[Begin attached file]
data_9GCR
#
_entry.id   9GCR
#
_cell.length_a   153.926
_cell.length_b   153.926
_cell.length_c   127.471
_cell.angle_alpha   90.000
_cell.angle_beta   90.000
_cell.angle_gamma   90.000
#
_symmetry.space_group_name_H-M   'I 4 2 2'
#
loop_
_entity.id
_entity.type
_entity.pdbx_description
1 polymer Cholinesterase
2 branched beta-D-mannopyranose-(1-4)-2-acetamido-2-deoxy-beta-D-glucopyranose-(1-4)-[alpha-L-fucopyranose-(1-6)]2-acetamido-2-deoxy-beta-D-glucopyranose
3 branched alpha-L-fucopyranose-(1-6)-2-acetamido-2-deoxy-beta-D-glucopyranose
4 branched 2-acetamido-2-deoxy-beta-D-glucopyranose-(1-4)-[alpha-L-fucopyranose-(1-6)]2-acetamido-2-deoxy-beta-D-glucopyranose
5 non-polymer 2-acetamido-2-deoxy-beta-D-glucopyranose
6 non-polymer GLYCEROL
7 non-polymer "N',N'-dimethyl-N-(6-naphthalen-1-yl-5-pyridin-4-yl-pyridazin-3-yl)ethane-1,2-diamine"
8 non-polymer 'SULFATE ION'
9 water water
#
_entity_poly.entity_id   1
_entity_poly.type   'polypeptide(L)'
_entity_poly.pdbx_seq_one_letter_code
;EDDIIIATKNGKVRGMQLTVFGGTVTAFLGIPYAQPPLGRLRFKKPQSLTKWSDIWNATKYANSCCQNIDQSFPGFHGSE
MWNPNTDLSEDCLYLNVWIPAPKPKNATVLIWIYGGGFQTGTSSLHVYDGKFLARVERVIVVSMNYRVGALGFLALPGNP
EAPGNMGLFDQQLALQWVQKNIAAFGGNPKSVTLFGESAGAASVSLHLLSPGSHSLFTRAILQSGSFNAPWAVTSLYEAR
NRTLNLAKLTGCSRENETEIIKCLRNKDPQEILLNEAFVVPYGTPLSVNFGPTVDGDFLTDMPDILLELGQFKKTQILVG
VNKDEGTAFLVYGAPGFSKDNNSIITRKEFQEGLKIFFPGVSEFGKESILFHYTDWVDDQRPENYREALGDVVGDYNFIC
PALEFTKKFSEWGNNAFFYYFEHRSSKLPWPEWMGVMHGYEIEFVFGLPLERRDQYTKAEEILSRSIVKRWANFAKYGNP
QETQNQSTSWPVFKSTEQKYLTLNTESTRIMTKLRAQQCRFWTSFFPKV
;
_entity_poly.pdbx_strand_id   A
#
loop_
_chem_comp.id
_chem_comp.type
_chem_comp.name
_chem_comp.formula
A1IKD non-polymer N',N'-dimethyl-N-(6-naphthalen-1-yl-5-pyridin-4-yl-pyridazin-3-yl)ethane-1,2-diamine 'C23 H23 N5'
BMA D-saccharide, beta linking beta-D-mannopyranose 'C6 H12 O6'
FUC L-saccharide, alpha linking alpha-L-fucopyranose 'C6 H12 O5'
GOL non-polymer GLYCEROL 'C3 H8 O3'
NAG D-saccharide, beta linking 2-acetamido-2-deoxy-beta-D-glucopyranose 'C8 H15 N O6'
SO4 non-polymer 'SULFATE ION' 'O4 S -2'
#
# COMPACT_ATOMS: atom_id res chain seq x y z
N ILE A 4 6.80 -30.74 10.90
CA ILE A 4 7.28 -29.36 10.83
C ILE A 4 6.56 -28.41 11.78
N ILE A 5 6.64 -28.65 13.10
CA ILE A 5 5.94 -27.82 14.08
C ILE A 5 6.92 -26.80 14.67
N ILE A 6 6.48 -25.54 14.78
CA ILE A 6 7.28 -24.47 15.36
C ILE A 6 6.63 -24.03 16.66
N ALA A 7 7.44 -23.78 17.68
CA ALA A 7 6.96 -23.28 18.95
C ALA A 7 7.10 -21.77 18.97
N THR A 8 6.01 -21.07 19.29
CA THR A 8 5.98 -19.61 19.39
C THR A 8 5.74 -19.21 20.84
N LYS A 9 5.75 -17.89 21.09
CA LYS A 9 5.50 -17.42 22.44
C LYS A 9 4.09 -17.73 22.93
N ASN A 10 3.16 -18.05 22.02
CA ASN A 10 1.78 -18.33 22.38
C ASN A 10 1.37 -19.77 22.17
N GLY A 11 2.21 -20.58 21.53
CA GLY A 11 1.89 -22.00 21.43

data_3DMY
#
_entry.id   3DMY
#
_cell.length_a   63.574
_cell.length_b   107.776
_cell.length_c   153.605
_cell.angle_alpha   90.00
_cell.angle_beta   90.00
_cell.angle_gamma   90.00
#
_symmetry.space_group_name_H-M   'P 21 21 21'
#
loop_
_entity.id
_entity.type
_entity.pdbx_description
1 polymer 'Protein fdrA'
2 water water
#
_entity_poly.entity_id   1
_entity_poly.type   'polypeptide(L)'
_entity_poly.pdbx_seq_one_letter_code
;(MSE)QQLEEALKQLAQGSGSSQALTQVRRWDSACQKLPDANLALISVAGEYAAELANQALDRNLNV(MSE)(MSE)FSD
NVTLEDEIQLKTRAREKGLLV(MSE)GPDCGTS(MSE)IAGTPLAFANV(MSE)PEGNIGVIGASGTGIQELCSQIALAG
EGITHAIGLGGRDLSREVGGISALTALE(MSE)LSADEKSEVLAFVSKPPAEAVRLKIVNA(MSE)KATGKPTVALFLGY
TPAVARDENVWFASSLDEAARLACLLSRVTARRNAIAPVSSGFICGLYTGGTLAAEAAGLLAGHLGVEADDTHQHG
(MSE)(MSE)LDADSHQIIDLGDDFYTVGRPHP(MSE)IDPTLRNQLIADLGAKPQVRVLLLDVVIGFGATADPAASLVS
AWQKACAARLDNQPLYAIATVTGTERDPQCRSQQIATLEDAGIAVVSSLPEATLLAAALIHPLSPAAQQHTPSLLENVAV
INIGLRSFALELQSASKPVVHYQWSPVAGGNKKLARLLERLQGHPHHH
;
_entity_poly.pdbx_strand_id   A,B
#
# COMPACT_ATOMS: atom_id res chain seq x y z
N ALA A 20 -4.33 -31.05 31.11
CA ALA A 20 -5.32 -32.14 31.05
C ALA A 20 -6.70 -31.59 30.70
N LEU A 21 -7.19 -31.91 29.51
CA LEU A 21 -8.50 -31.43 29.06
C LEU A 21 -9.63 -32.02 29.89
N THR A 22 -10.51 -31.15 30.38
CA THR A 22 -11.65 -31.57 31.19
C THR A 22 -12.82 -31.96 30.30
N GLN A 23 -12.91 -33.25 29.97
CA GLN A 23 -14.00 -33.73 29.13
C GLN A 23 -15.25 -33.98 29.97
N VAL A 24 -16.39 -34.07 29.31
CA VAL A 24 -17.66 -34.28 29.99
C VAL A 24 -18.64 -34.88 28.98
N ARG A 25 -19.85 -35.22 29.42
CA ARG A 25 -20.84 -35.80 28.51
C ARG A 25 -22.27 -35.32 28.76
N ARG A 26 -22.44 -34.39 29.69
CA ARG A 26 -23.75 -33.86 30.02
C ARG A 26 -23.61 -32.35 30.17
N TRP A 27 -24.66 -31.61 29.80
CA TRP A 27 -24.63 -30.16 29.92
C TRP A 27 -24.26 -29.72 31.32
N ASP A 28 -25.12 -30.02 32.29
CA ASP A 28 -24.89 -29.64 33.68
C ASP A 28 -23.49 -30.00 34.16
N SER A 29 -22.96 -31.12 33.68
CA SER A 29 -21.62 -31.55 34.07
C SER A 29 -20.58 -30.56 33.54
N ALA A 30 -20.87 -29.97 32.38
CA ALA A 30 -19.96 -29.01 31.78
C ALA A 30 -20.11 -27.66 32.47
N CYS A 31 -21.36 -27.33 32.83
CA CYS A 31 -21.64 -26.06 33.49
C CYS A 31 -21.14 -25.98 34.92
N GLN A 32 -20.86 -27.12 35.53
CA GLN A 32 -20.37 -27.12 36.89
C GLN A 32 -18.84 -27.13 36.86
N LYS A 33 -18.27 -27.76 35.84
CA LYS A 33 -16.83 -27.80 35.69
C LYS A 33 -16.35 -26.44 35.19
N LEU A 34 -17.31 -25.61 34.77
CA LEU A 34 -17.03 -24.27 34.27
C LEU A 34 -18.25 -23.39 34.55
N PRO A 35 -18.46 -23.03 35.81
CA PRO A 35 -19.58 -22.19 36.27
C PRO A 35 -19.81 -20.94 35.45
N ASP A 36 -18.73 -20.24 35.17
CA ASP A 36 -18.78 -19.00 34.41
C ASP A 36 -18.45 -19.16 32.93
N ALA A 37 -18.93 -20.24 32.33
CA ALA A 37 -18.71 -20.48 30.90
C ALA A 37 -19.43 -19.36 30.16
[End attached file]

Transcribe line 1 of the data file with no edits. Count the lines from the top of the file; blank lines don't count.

data_9GCR